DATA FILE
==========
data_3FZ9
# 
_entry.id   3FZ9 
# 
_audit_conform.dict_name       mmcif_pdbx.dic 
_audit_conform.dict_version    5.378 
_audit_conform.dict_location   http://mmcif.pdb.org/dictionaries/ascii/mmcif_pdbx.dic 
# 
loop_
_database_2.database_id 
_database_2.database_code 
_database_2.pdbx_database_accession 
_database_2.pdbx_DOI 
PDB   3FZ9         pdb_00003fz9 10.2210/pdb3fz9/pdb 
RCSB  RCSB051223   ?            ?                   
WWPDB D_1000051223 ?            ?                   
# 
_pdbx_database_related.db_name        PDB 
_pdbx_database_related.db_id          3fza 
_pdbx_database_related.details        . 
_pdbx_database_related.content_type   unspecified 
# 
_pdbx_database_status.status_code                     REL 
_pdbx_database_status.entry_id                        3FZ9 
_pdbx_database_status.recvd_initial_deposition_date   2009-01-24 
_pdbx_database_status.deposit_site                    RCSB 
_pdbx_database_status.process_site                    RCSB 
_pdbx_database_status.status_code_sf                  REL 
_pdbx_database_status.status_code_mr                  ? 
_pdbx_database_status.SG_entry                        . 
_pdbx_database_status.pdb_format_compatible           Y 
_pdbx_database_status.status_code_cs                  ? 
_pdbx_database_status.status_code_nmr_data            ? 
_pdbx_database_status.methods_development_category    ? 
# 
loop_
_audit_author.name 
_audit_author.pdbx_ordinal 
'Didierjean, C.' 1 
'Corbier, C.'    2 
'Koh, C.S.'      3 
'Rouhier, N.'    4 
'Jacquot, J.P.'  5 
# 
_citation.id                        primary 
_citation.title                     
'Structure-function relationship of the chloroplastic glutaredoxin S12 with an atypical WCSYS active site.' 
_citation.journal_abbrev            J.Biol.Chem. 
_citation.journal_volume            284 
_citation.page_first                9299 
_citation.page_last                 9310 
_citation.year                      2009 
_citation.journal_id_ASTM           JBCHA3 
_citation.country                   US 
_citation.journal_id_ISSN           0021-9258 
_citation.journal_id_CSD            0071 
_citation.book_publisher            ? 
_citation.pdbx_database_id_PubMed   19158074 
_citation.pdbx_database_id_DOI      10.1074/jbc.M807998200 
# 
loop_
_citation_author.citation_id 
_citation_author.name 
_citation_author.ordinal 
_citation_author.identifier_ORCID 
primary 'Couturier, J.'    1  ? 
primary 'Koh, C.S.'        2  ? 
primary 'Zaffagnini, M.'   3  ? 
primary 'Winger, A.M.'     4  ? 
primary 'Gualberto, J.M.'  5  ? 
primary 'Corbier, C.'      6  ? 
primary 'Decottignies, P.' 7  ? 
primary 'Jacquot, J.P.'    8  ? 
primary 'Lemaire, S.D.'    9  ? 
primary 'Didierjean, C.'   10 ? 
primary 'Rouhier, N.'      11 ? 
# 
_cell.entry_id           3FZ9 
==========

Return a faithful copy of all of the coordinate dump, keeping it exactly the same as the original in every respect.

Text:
data_3FZ9
# 
_entry.id   3FZ9 
# 
_audit_conform.dict_name       mmcif_pdbx.dic 
_audit_conform.dict_version    5.378 
_audit_conform.dict_location   http://mmcif.pdb.org/dictionaries/ascii/mmcif_pdbx.dic 
# 
loop_
_database_2.database_id 
_database_2.database_code 
_database_2.pdbx_database_accession 
_database_2.pdbx_DOI 
PDB   3FZ9         pdb_00003fz9 10.2210/pdb3fz9/pdb 
RCSB  RCSB051223   ?            ?                   
WWPDB D_1000051223 ?            ?                   
# 
_pdbx_database_related.db_name        PDB 
_pdbx_database_related.db_id          3fza 
_pdbx_database_related.details        . 
_pdbx_database_related.content_type   unspecified 
# 
_pdbx_database_status.status_code                     REL 
_pdbx_database_status.entry_id                        3FZ9 
_pdbx_database_status.recvd_initial_deposition_date   2009-01-24 
_pdbx_database_status.deposit_site                    RCSB 
_pdbx_database_status.process_site                    RCSB 
_pdbx_database_status.status_code_sf                  REL 
_pdbx_database_status.status_code_mr                  ? 
_pdbx_database_status.SG_entry                        . 
_pdbx_database_status.pdb_format_compatible           Y 
_pdbx_database_status.status_code_cs                  ? 
_pdbx_database_status.status_code_nmr_data            ? 
_pdbx_database_status.methods_development_category    ? 
# 
loop_
_audit_author.name 
_audit_author.pdbx_ordinal 
'Didierjean, C.' 1 
'Corbier, C.'    2 
'Koh, C.S.'      3 
'Rouhier, N.'    4 
'Jacquot, J.P.'  5 
# 
_citation.id                        primary 
_citation.title                     
'Structure-function relationship of the chloroplastic glutaredoxin S12 with an atypical WCSYS active site.' 
_citation.journal_abbrev            J.Biol.Chem. 
_citation.journal_volume            284 
_citation.page_first                9299 
_citation.page_last                 9310 
_citation.year                      2009 
_citation.journal_id_ASTM           JBCHA3 
_citation.country                   US 
_citation.journal_id_ISSN           0021-9258 
_citation.journal_id_CSD            0071 
_citation.book_publisher            ? 
_citation.pdbx_database_id_PubMed   19158074 
_citation.pdbx_database_id_DOI      10.1074/jbc.M807998200 
# 
loop_
_citation_author.citation_id 
_citation_author.name 
_citation_author.ordinal 
_citation_author.identifier_ORCID 
primary 'Couturier, J.'    1  ? 
primary 'Koh, C.S.'        2  ? 
primary 'Zaffagnini, M.'   3  ? 
primary 'Winger, A.M.'     4  ? 
primary 'Gualberto, J.M.'  5  ? 
primary 'Corbier, C.'      6  ? 
primary 'Decottignies, P.' 7  ? 
primary 'Jacquot, J.P.'    8  ? 
primary 'Lemaire, S.D.'    9  ? 
primary 'Didierjean, C.'   10 ? 
primary 'Rouhier, N.'      11 ? 
# 
_cell.entry_id           3FZ9 